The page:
“Now, I’ve got one last hat,” he informs yet another little girl who trots over in search of memorabilia, “or you can have a pen with your notepad. Which would you like?”

“A pen,” she replies at once.

“A pen. I like that you know what you want. I like that.”

“Thank you,” she squeaks as he hands her the gift.

“Thank you very much. I hope you write lots of lovely stories in there, OK?”

Stan Cullimore also knows what he wants – and in fact his affable demeanour masks a man of strong principles, even if (he says) he no longer gets as angry as he used to. His parents were, and presumably are, quite religious – Dad was a lecturer in Human Biology, Mum a primary-school teacher; neither was thrilled when he chose to play guitar in a pop band, and they’re much happier now that he’s writing books and visiting schools – the kind of religion that emphasised self-reliance and helping the less fortunate, and dovetailed easily into left-wing idealism. The Housemartins were famously from Hull, their first album titled London 0, Hull 4, even though only one of the four was born there (Stan himself was born in Cambridge, as Ian Peter Cullimore) – but, for instance, Hull is next year’s City of Culture in the UK and Stan is quietly indignant at David Cameron’s attempt to co-opt the band into attending the festivities, because the PM is right-wing, hence the enemy. He still has a touch of the old Marxist, even if “I’ve definitely calmed down as I got older”.

Nowadays he lives near Bristol, having given up the middle-of-nowhere Scottish croft where he and Amy moved after the band split up. His old bandmates are still busy touring – Norman, aka Fatboy Slim, “goes onstage at three in the morning!” he marvels – but Stan himself lives a pretty quiet life, with the exception of the eight weeks a year when he visits schools like he’s doing today. “I spend a lot of time with my family when I’m home,” he says happily. “I like running, and cycling, and swimming. And I’ve got a Vespa. And I’ve got a dog. So, between them, those things keep me pretty busy.”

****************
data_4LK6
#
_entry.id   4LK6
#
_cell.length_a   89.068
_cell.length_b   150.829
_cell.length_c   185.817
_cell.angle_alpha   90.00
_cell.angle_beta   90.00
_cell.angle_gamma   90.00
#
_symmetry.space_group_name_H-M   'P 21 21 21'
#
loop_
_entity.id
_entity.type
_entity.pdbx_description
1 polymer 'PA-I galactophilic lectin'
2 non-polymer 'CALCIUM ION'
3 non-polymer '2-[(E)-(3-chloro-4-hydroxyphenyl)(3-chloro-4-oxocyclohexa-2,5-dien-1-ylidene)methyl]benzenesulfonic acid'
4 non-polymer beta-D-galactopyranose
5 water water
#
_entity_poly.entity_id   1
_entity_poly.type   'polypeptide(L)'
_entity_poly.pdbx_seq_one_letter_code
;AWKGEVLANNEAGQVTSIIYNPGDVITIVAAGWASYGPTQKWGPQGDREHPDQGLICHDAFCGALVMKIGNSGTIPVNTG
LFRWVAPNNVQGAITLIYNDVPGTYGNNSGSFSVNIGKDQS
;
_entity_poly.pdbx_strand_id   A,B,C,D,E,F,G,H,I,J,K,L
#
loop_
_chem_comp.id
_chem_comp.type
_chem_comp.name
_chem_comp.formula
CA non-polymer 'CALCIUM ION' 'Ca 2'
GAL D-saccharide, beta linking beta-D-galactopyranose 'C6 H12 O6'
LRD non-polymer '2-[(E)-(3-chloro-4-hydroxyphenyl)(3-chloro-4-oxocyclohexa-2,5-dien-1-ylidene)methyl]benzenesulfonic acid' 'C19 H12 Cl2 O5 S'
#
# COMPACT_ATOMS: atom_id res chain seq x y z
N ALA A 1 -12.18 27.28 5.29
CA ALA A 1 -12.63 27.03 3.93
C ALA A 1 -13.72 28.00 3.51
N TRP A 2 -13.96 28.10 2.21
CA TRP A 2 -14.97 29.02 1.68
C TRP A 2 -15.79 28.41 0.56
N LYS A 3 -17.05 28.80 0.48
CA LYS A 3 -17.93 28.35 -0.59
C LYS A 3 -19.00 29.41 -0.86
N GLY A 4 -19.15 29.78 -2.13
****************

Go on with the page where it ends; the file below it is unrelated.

What would be his ideal day?

“My ideal day is a Sunday. We get up, I’ve got a lot of food in, I cook a huge dinner for everyone,” meaning his children – most of whom live nearby – and grandchildren. “I cook a dinner, everyone arrives. My son will help me cook a huge pork roast. Have dinner, go out for a walk with the dogs and the grandkids, take them to the park, then we go home and everyone sort of sits and chills and chats. And then they all go off, and I have a snooze!” He laughs out loud, at the blissful non-rock’n roll-ness of it all. “And in the evening I go out for a run, or a swim. That’s my perfect day.”

Most people, once part of a mega-successful pop band, would either stay in music or else spend a lifetime trading on past glories – but Stan Cullimore managed to do something else, leaving on his own terms, without acrimonious splits, then making it as a children’s author and TV writer which is arguably even harder than making it as a pop star. ‘On his own terms’ are the most important words in that sentence, he asserts: he’ll get “like a sulky kid” if he has to do what someone else tells him to do. “Perhaps I’m still a bit punchable now,” he muses, thinking back to his big-headed younger self. “But, to be honest, it doesn’t really happen. I’ve set my life up so that, most of the time, I decide what I want to do.”

The hall is filling up now. It’s Year 6, a warier, tougher crowd than their younger counterparts. “If I’m honest, I wouldn’t want to do [pop stardom] again, I much prefer this,” he tells me, eyeing his trusty ukulele. “I’m living the sort of quiet version of my dream. I get to do all the fun stuff, like sing songs and have a laugh – but I also get to go back to the hotel at two o’clock and go out for a walk, or a meal, or a swim!”. He heads to the front of the room, working his charm on the packed crowd of kids. “Does anyone here play football?” he shouts out genially, and all hands go up.